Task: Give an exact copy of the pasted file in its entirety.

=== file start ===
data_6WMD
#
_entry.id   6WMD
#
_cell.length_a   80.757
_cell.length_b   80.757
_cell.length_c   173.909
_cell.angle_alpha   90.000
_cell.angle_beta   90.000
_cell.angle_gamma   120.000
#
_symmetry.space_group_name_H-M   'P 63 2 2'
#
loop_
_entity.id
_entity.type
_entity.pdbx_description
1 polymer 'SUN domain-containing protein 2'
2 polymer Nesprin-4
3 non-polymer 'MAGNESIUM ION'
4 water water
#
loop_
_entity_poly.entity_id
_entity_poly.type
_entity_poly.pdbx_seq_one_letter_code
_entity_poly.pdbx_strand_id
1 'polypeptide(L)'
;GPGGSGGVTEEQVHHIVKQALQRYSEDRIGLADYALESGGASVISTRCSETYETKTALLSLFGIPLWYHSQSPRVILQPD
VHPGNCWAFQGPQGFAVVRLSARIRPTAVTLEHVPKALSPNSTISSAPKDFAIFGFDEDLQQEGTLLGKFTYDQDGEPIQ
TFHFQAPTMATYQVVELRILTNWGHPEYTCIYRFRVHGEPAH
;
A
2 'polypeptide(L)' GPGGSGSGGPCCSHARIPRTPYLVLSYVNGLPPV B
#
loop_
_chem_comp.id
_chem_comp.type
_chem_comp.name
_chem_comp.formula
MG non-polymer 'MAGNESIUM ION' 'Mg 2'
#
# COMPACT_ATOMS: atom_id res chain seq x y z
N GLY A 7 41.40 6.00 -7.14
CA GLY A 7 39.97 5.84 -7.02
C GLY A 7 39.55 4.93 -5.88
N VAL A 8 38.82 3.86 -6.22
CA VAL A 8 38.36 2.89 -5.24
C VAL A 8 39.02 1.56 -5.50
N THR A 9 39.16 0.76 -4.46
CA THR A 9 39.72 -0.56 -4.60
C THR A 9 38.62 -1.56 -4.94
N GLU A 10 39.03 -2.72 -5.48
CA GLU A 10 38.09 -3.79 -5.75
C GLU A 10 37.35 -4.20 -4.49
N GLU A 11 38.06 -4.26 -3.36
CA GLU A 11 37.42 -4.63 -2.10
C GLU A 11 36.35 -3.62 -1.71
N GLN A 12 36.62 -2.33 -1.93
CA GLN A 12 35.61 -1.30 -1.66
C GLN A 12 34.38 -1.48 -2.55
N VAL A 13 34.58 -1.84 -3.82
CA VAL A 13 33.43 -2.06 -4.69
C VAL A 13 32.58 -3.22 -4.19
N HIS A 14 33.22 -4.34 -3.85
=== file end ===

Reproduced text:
data_6WMD
#
_entry.id   6WMD
#
_cell.length_a   80.757
_cell.length_b   80.757
_cell.length_c   173.909
_cell.angle_alpha   90.000
_cell.angle_beta   90.000
_cell.angle_gamma   120.000
#
_symmetry.space_group_name_H-M   'P 63 2 2'
#
loop_
_entity.id
_entity.type
_entity.pdbx_description
1 polymer 'SUN domain-containing protein 2'
2 polymer Nesprin-4
3 non-polymer 'MAGNESIUM ION'
4 water water
#
loop_
_entity_poly.entity_id
_entity_poly.type
_entity_poly.pdbx_seq_one_letter_code
_entity_poly.pdbx_strand_id
1 'polypeptide(L)'
;GPGGSGGVTEEQVHHIVKQALQRYSEDRIGLADYALESGGASVISTRCSETYETKTALLSLFGIPLWYHSQSPRVILQPD
VHPGNCWAFQGPQGFAVVRLSARIRPTAVTLEHVPKALSPNSTISSAPKDFAIFGFDEDLQQEGTLLGKFTYDQDGEPIQ
TFHFQAPTMATYQVVELRILTNWGHPEYTCIYRFRVHGEPAH
;
A
2 'polypeptide(L)' GPGGSGSGGPCCSHARIPRTPYLVLSYVNGLPPV B
#
loop_
_chem_comp.id
_chem_comp.type
_chem_comp.name
_chem_comp.formula
MG non-polymer 'MAGNESIUM ION' 'Mg 2'
#
# COMPACT_ATOMS: atom_id res chain seq x y z
N GLY A 7 41.40 6.00 -7.14
CA GLY A 7 39.97 5.84 -7.02
C GLY A 7 39.55 4.93 -5.88
N VAL A 8 38.82 3.86 -6.22
CA VAL A 8 38.36 2.89 -5.24
C VAL A 8 39.02 1.56 -5.50
N THR A 9 39.16 0.76 -4.46
CA THR A 9 39.72 -0.56 -4.60
C THR A 9 38.62 -1.56 -4.94
N GLU A 10 39.03 -2.72 -5.48
CA GLU A 10 38.09 -3.79 -5.75
C GLU A 10 37.35 -4.20 -4.49
N GLU A 11 38.06 -4.26 -3.36
CA GLU A 11 37.42 -4.63 -2.10
C GLU A 11 36.35 -3.62 -1.71
N GLN A 12 36.62 -2.33 -1.93
CA GLN A 12 35.61 -1.30 -1.66
C GLN A 12 34.38 -1.48 -2.55
N VAL A 13 34.58 -1.84 -3.82
CA VAL A 13 33.43 -2.06 -4.69
C VAL A 13 32.58 -3.22 -4.19
N HIS A 14 33.22 -4.34 -3.85